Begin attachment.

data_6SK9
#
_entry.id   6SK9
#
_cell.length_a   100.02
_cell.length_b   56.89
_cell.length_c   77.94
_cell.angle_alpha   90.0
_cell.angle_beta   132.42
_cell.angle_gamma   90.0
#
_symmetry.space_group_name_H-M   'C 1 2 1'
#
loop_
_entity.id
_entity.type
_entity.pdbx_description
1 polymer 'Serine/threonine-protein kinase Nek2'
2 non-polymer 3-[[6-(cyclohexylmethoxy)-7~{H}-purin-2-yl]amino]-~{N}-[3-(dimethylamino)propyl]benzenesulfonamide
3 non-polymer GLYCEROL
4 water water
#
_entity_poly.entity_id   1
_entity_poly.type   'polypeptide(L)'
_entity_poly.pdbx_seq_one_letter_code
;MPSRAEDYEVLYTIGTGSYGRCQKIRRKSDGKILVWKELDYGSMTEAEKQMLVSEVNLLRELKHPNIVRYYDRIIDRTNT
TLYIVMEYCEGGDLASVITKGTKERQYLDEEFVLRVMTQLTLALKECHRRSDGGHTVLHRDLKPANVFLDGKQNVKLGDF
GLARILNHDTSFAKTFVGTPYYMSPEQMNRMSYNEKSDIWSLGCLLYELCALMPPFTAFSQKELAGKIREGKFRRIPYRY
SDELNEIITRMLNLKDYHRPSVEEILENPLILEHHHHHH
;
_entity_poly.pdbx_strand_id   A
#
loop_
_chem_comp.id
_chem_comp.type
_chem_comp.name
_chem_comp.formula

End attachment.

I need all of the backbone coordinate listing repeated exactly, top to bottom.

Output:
data_6SK9
#
_entry.id   6SK9
#
_cell.length_a   100.02
_cell.length_b   56.89
_cell.length_c   77.94
_cell.angle_alpha   90.0
_cell.angle_beta   132.42
_cell.angle_gamma   90.0
#
_symmetry.space_group_name_H-M   'C 1 2 1'
#
loop_
_entity.id
_entity.type
_entity.pdbx_description
1 polymer 'Serine/threonine-protein kinase Nek2'
2 non-polymer 3-[[6-(cyclohexylmethoxy)-7~{H}-purin-2-yl]amino]-~{N}-[3-(dimethylamino)propyl]benzenesulfonamide
3 non-polymer GLYCEROL
4 water water
#
_entity_poly.entity_id   1
_entity_poly.type   'polypeptide(L)'
_entity_poly.pdbx_seq_one_letter_code
;MPSRAEDYEVLYTIGTGSYGRCQKIRRKSDGKILVWKELDYGSMTEAEKQMLVSEVNLLRELKHPNIVRYYDRIIDRTNT
TLYIVMEYCEGGDLASVITKGTKERQYLDEEFVLRVMTQLTLALKECHRRSDGGHTVLHRDLKPANVFLDGKQNVKLGDF
GLARILNHDTSFAKTFVGTPYYMSPEQMNRMSYNEKSDIWSLGCLLYELCALMPPFTAFSQKELAGKIREGKFRRIPYRY
SDELNEIITRMLNLKDYHRPSVEEILENPLILEHHHHHH
;
_entity_poly.pdbx_strand_id   A
#
loop_
_chem_comp.id
_chem_comp.type
_chem_comp.name
_chem_comp.formula